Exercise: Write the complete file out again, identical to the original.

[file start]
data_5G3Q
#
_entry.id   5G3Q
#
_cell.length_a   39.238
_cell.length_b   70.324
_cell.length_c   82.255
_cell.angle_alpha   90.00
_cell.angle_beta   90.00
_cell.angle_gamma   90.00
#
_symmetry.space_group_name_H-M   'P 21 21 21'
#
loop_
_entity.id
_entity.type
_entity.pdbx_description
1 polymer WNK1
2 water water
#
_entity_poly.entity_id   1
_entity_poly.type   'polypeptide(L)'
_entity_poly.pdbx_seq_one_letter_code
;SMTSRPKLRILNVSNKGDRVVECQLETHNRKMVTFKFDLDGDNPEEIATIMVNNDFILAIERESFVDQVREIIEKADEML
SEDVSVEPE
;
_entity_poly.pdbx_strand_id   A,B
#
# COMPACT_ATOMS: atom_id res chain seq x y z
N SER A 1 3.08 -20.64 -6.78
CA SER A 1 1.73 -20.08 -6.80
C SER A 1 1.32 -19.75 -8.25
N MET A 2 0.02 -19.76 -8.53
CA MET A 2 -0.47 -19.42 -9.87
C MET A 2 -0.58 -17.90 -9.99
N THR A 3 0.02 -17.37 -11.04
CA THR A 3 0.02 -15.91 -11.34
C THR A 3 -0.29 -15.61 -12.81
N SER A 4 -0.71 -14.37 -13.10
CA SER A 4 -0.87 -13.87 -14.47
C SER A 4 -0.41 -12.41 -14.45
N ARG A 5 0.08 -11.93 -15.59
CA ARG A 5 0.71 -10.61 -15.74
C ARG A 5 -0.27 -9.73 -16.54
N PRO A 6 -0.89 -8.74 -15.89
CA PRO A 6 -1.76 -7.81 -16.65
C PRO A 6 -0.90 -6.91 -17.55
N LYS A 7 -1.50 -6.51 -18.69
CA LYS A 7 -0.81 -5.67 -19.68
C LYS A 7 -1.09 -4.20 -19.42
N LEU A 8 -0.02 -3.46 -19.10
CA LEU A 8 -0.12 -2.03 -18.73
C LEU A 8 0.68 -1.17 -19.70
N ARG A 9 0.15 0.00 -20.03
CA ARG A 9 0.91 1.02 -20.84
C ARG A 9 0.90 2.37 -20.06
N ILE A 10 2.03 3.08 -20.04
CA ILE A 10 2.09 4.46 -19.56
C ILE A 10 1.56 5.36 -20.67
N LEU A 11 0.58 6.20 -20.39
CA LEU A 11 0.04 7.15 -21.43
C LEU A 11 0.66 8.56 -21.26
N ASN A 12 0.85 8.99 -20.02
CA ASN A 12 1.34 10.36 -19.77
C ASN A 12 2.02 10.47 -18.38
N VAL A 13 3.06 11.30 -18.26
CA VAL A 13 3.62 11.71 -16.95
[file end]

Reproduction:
data_5G3Q
#
_entry.id   5G3Q
#
_cell.length_a   39.238
_cell.length_b   70.324
_cell.length_c   82.255
_cell.angle_alpha   90.00
_cell.angle_beta   90.00
_cell.angle_gamma   90.00
#
_symmetry.space_group_name_H-M   'P 21 21 21'
#
loop_
_entity.id
_entity.type
_entity.pdbx_description
1 polymer WNK1
2 water water
#
_entity_poly.entity_id   1
_entity_poly.type   'polypeptide(L)'
_entity_poly.pdbx_seq_one_letter_code
;SMTSRPKLRILNVSNKGDRVVECQLETHNRKMVTFKFDLDGDNPEEIATIMVNNDFILAIERESFVDQVREIIEKADEML
SEDVSVEPE
;
_entity_poly.pdbx_strand_id   A,B
#
# COMPACT_ATOMS: atom_id res chain seq x y z
N SER A 1 3.08 -20.64 -6.78
CA SER A 1 1.73 -20.08 -6.80
C SER A 1 1.32 -19.75 -8.25
N MET A 2 0.02 -19.76 -8.53
CA MET A 2 -0.47 -19.42 -9.87
C MET A 2 -0.58 -17.90 -9.99
N THR A 3 0.02 -17.37 -11.04
CA THR A 3 0.02 -15.91 -11.34
C THR A 3 -0.29 -15.61 -12.81
N SER A 4 -0.71 -14.37 -13.10
CA SER A 4 -0.87 -13.87 -14.47
C SER A 4 -0.41 -12.41 -14.45
N ARG A 5 0.08 -11.93 -15.59
CA ARG A 5 0.71 -10.61 -15.74
C ARG A 5 -0.27 -9.73 -16.54
N PRO A 6 -0.89 -8.74 -15.89
CA PRO A 6 -1.76 -7.81 -16.65
C PRO A 6 -0.90 -6.91 -17.55
N LYS A 7 -1.50 -6.51 -18.69
CA LYS A 7 -0.81 -5.67 -19.68
C LYS A 7 -1.09 -4.20 -19.42
N LEU A 8 -0.02 -3.46 -19.10
CA LEU A 8 -0.12 -2.03 -18.73
C LEU A 8 0.68 -1.17 -19.70
N ARG A 9 0.15 0.00 -20.03
CA ARG A 9 0.91 1.02 -20.84
C ARG A 9 0.90 2.37 -20.06
N ILE A 10 2.03 3.08 -20.04
CA ILE A 10 2.09 4.46 -19.56
C ILE A 10 1.56 5.36 -20.67
N LEU A 11 0.58 6.20 -20.39
CA LEU A 11 0.04 7.15 -21.43
C LEU A 11 0.66 8.56 -21.26
N ASN A 12 0.85 8.99 -20.02
CA ASN A 12 1.34 10.36 -19.77
C ASN A 12 2.02 10.47 -18.38
N VAL A 13 3.06 11.30 -18.26
CA VAL A 13 3.62 11.71 -16.95